Wednesday, February 13, 2019

Saving Grace

It was a busy Friday. 

We had two plumbers here making improvements, going from the exterior of our home, to the basement, to the kitchen, to the bathroom, multiple times. 

Cody was working diligently to prepare the farm for his upcoming travels. 

I was in the house – trying to stay out of the plumbers’ way – making lunch, when I heard a strange, loud noise. 

“Call 911!” I heard my husband frantically yell from the yard. I grabbed my phone and looked out our kitchen window: a red SUV was in a million pieces in the ditch in front of our house. I heard the two plumbers run up our basement steps and dart outside. 

I tried to figure out what was going on while on the phone with dispatch: 

Serious car accident on 35. No one is getting out of the car. Car flipped several times. Windshield busted out. Both ends of the car are crushed like a pop can. Was another vehicle somewhere I couldn’t see? There is no way this is a single vehicle accident. A woman is crawling out! She is screaming for her baby. Oh no, there is a baby in the car. We need help.

The plumbers ran across 35 and jumped onto the vehicle and somehow got the car seat out. The dispatcher told them to keep the baby in the car seat, but get it somewhere warm. Cody suggested our milkhouse, but my motherly instincts told me to get the baby in our warm home. This would prove to be a mistake. 

It took a while for the mother to realize her baby was in someone else’s care and in our house. This was the first red flag. She came in extremely distraught as anyone who had just rolled their vehicle three full times (this according to investigators) across a state highway would be. She was barefoot, bloody and disoriented. Her concern then shifted from her baby, who would be fine, to the ramifications of what she’d just done. She suddenly had a break down in the middle of my kitchen. Reality had set in.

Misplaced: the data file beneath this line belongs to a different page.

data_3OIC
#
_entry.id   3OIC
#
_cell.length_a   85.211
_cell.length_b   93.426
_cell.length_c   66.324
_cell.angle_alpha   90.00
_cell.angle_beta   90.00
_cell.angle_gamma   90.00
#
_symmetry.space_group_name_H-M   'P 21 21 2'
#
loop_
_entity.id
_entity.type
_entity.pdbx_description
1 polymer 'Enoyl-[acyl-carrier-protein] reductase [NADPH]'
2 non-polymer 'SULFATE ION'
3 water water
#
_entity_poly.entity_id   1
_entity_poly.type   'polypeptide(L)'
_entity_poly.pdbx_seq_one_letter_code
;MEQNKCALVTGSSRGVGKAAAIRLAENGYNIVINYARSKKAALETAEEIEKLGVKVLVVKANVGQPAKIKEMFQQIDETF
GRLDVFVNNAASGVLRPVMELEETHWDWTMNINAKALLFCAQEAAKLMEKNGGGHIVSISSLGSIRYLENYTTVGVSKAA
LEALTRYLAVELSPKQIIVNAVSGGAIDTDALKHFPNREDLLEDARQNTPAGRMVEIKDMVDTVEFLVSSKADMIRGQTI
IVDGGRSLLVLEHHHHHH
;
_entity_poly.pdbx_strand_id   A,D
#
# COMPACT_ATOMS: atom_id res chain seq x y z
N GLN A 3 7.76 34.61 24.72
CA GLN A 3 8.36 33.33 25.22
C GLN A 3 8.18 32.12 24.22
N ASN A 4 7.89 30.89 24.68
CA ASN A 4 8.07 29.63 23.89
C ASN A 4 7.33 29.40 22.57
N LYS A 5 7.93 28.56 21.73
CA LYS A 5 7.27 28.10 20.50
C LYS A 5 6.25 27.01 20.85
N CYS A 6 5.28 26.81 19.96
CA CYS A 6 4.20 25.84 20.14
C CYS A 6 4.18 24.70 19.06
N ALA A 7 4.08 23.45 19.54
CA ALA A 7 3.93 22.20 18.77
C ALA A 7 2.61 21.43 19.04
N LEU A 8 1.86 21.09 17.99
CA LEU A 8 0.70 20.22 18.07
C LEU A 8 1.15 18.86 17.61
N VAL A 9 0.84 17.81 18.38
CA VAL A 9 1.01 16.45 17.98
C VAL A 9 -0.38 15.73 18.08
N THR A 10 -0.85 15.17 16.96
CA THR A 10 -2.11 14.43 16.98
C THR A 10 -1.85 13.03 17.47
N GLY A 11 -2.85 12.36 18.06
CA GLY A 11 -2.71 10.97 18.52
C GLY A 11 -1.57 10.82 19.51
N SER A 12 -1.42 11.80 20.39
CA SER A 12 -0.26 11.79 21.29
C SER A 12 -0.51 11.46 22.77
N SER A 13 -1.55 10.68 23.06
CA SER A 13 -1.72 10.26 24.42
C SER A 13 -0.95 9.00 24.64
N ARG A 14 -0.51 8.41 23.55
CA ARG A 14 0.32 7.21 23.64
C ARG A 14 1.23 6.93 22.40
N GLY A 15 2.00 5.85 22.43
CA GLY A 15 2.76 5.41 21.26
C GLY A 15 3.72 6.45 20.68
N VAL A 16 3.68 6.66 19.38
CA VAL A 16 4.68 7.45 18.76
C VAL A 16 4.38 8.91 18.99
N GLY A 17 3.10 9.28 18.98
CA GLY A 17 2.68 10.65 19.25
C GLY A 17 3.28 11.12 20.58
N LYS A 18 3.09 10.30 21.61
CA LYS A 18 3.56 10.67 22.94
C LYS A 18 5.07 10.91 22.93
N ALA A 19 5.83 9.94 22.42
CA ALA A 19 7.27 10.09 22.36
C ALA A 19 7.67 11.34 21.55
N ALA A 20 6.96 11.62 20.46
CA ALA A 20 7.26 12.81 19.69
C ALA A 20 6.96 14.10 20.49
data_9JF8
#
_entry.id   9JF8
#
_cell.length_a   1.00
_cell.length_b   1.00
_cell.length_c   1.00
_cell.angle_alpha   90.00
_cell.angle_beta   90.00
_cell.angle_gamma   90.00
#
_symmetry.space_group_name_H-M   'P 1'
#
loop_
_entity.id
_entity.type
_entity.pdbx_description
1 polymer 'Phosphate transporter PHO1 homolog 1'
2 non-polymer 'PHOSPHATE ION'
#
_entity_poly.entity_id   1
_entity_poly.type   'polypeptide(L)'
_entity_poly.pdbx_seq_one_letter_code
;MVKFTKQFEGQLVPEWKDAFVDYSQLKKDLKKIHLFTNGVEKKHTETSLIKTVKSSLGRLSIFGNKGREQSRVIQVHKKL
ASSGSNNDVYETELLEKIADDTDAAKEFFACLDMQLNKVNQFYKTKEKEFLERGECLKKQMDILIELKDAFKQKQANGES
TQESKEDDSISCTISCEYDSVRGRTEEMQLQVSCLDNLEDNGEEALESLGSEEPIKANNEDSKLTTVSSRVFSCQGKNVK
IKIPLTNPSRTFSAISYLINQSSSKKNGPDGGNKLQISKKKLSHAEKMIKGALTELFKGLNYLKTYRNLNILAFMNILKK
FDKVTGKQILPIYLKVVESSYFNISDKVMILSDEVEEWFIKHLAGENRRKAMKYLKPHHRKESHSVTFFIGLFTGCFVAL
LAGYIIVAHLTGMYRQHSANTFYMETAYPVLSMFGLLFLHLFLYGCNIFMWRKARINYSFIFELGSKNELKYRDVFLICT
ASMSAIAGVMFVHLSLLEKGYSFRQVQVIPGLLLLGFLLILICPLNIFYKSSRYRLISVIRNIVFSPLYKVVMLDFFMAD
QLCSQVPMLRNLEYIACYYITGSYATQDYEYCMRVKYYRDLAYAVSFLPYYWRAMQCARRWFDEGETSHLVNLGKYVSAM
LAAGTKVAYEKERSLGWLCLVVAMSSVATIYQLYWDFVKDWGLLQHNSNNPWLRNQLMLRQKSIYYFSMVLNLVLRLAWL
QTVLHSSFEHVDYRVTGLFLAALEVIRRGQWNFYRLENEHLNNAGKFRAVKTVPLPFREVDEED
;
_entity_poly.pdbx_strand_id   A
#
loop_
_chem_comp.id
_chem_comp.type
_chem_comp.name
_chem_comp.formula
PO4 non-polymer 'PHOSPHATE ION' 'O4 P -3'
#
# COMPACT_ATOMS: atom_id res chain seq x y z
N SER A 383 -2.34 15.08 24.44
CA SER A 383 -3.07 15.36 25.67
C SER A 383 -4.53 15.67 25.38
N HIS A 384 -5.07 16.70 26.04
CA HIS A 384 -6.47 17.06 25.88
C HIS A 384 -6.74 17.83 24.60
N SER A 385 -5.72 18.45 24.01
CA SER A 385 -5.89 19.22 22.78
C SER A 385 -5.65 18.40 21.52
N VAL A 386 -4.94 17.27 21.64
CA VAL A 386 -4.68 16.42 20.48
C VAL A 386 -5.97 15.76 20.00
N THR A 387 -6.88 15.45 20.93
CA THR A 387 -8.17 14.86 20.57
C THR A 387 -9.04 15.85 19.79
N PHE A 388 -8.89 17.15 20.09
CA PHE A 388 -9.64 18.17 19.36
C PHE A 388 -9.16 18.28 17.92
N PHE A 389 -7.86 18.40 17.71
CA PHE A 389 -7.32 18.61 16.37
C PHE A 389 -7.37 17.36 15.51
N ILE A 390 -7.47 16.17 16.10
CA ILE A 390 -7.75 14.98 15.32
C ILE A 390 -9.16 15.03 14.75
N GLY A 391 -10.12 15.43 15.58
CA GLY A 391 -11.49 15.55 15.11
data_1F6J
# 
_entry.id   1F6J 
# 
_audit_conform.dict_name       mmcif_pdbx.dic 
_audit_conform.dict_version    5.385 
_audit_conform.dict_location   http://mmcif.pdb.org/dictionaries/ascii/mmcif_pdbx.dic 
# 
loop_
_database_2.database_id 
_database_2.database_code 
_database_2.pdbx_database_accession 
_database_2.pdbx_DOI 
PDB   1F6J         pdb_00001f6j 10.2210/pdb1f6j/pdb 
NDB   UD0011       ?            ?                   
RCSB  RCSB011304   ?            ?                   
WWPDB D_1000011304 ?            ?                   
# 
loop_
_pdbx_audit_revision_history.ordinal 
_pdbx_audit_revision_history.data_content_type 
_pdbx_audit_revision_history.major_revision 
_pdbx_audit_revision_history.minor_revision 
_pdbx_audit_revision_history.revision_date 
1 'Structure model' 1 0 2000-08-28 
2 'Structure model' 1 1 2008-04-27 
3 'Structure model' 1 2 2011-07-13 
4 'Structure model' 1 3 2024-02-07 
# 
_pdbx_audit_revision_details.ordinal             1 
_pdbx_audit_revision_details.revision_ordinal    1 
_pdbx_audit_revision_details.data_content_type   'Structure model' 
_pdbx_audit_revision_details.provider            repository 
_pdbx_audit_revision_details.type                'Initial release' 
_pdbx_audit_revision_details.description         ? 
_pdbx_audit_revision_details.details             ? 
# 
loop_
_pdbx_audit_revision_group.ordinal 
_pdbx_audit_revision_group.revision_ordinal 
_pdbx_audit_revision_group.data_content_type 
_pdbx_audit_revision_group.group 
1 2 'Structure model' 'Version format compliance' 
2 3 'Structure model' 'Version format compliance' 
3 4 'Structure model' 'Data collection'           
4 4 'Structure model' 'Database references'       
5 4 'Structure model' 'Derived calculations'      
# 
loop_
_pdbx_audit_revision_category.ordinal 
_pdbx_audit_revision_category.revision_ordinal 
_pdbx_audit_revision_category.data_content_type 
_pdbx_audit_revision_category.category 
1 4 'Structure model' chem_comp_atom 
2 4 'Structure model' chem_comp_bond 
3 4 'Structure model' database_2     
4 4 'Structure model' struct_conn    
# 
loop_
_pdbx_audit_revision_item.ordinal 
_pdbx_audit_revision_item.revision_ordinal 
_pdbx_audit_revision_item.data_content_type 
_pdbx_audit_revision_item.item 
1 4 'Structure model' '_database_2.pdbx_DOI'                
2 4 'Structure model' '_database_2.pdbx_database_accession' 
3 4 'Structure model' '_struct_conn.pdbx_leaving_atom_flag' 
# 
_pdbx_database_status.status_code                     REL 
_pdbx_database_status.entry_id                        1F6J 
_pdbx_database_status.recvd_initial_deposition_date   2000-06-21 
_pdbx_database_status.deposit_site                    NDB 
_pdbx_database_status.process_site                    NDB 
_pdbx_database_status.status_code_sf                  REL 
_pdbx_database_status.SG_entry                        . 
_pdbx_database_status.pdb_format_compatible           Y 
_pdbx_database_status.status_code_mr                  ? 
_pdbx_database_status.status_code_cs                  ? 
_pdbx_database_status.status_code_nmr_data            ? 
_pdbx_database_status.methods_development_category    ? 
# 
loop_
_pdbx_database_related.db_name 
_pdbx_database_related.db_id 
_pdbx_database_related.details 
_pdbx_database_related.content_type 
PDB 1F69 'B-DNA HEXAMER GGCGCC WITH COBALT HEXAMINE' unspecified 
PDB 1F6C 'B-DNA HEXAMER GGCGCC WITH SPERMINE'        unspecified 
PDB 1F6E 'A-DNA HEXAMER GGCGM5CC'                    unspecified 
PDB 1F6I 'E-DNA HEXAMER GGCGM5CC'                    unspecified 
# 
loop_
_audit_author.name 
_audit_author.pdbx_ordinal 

While I stayed in the house with our two little ones, the paramedics, officers and others rotated in and out of our kitchen gathering details of how this could have happened. I tried to keep our children quiet while watching the clean-up from a window. There was debris and glass all the way across the highway, ditch to ditch. 

The woman was traveling from a clinic in Richmond back to her home in Muncie. I don’t know, or care to, the details of how an accident that horrific happened or the choices she made that lead to it. What I cared about what that the baby was ok. She was. Her blanket was covered in blood; the baby didn’t have a scratch on her little body. She was giggling by the time they left my kitchen. 

“I have no idea how this baby is fine. She doesn’t have a scratch,” I texted Cody. He was outside working with officers and moving equipment so EMTs could get in our driveway. 

But Cody knew. While they were picking up the debris, something caught his eye. Among the bottles of cheap perfume, fast food trash, clothes, toys, sub woofers and more, a leather-bound Bible lay in the middle of US Highway 35. That baby was in much better hands that afternoon than we realized. 

There is a grand plan for the child; her story is just beginning. From the moment I took the bloody blanket off her and saw her big, healthy smile, I just wanted to hold her tight. 

But I soon realized that little girl 
was being held tightly and lovingly already, 
by Someone far stronger than I.